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Badgers big men seek redemption in massive challenge from Iowa's Luka Garza
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UW MEN’S BASKETBALL

Badgers big men seek redemption in massive challenge from Iowa's Luka Garza

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It doesn’t get any easier for Micah Potter and Nate Reuvers.

After going over the gruesome footage from their humbling loss to Michigan, the two senior big men for the University of Wisconsin men’s basketball team quickly had to turn the page and begin preparing for the next challenge.

It’s another big one.

UW senior Nate Reuvers previews the Badgers' game against Iowa on Thursday at the Kohl Center.

Iowa’s Luka Garza may not be as large as 7-foot-1 freshman Hunter Dickinson, who dominated down the stretch in the Wolverines’ 67-59 victory over the Badgers on Sunday. But Garza, a national player of the year candidate, is more experienced and more relentless than Dickinson.

Garza leads the nation with 24.5 points per game heading into Thursday’s matchup between the No. 11 Hawkeyes (15-6, 9-5 Big Ten) and No. 21 Badgers (15-7, 9-6) at the Kohl Center.

The nation’s No. 1 offense is led by a player who has scored at least 30 points in 11 games since the start of the 2019-20 season.

“He’s really big, hard to get off the block,” Reuvers said. “The main thing is not letting him catch the ball deep, which is really hard to do. He’s really good using his body and he’s really good at making it look like you’re fouling him and getting those calls. It’s a lot of work. You’ve got to be digging in and making him catch that ball off (the block) so we can get some help so he’s not just getting the easy catch and score. It’s going to be a tough battle just to do that.”

UW found that out last season when Garza finished with 21 points and 18 rebounds to lead Iowa to a 68-62 win in the only meeting between the teams.

The Badgers held Garza to 6-for-17 shooting from the field, but he attempted 13 free throws and drew 12 of the 28 fouls called on UW.

“Just being physical with him from the start,” Potter said about the key to containing Garza, who is listed at 6-11, 265 pounds. “That’s obviously his game. He likes to be physical. But you’ve just got to match it. Because if you don’t match it, he’ll take advantage of it.

“You’ve just got to be physical from the start, understand that he’s going to be constantly looking for duck-ins and when he gets it inside, he’s going to pivot, he’s going to pump fake, he’s going to use his body, he’s going to try to bully you.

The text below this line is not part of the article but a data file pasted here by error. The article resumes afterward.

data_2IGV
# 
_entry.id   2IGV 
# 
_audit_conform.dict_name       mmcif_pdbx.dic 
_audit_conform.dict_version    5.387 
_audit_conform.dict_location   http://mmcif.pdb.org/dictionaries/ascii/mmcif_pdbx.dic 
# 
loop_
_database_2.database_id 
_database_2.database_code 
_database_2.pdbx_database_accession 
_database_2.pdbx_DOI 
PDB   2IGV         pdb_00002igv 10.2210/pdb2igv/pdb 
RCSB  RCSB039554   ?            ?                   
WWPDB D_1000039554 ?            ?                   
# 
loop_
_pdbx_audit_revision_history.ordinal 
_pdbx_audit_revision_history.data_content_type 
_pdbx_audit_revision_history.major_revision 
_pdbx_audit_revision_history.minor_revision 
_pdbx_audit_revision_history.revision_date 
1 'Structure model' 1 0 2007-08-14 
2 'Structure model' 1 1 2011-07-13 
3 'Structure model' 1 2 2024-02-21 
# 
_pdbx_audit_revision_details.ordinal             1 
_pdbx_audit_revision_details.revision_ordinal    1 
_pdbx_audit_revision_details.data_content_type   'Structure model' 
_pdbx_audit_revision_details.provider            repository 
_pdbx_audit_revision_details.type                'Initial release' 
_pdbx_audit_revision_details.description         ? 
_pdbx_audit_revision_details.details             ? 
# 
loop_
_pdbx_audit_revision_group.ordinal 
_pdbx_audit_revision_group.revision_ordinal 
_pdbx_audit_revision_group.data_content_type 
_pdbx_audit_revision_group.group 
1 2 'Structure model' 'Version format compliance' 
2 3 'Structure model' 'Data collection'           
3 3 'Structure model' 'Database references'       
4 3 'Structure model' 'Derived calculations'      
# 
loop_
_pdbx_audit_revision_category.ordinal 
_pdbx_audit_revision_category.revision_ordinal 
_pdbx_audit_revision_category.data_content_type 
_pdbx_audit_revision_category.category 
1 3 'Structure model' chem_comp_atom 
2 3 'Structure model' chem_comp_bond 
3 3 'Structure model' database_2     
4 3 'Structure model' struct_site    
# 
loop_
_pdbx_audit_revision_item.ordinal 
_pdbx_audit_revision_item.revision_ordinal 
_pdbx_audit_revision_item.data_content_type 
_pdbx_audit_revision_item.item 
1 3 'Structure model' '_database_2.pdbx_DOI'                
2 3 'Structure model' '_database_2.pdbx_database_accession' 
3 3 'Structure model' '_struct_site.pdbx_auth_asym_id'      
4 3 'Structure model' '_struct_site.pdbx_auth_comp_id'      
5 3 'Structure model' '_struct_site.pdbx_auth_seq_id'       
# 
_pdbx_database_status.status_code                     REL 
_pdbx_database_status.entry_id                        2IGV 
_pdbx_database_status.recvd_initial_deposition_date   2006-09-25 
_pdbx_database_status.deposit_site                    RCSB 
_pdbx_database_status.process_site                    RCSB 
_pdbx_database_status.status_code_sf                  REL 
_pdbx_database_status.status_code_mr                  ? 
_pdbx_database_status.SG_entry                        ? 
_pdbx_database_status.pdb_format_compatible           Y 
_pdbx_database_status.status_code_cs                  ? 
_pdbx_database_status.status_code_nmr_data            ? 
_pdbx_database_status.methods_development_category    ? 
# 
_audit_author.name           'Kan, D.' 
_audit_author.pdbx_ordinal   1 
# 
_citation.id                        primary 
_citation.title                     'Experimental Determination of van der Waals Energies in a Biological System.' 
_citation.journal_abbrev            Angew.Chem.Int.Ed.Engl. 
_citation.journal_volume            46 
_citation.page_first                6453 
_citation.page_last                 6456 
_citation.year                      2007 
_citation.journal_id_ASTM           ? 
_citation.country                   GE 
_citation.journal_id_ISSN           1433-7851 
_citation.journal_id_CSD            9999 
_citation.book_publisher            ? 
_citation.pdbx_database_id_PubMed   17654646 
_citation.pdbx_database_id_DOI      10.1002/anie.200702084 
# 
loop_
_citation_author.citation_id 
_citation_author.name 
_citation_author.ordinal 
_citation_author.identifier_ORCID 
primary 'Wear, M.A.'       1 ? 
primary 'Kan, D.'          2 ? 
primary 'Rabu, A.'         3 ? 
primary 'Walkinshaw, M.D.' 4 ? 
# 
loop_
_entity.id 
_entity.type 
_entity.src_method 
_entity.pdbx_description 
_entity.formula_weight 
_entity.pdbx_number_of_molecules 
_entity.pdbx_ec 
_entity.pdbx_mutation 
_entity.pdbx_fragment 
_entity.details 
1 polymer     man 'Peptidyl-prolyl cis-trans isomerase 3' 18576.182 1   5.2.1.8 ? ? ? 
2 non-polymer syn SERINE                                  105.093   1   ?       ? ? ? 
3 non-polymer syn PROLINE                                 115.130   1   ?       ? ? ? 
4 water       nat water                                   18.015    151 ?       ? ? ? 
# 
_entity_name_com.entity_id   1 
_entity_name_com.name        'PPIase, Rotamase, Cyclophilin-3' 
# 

“That’s just the biggest thing — match his physicality, match his intensity and then when it comes to offensive rebounding, you’ve got to get a body but you’ve got to do a lot more than just box out.”

UW senior Micah Potter previews the game between the Badgers and Iowa on Thursday at the Kohl Center.

Reuvers and Potter learned that lesson the hard way in the loss to Michigan. Neither player had a rebound in a combined 40 minutes of action, but they did a solid job keeping Dickinson off the glass for the opening 33-plus minutes of the game.

Four of Dickinson’s five offensive rebounds came over a stretch of seven possessions late in the game. They led to nine second-chance points for the Wolverines, who overcame a 12-point halftime deficit.

UW coach Greg Gard gave credit to Dickinson while also admitting his big men could have done better in terms of technique.

“We watched what we didn’t do well in terms of driving with our hips and not using our upper body but really being physical with our lower body, initiating contact,” Gard said.

Iowa will take advantage if UW repeats those mistakes. The Hawkeyes are second in the Big Ten in offensive rebounding percentage, with Garza (62 offensive rebounds), 6-11 sophomore Jack Nunge (45) and 6-8 freshman Keegan Murray (37) leading the way.

Potter was asked what the biggest takeaway from the Michigan game was in terms of doing a better on the boards.

“Attack the ball,” he said. “In my personal opinion, boxing out is like 25 percent of rebounding. You can box out all you want, but if you don’t attack the ball and go get it, you’re never going to get a rebound. Boxing out is 25 percent and the other 75 percent is made up of tracking the ball — being able to read where it’s going to come off the rim — and then attacking it.

“If you try to just box someone out and take someone out of the game, you’re going to get zero rebounds. You’ve got to attack the ball.”


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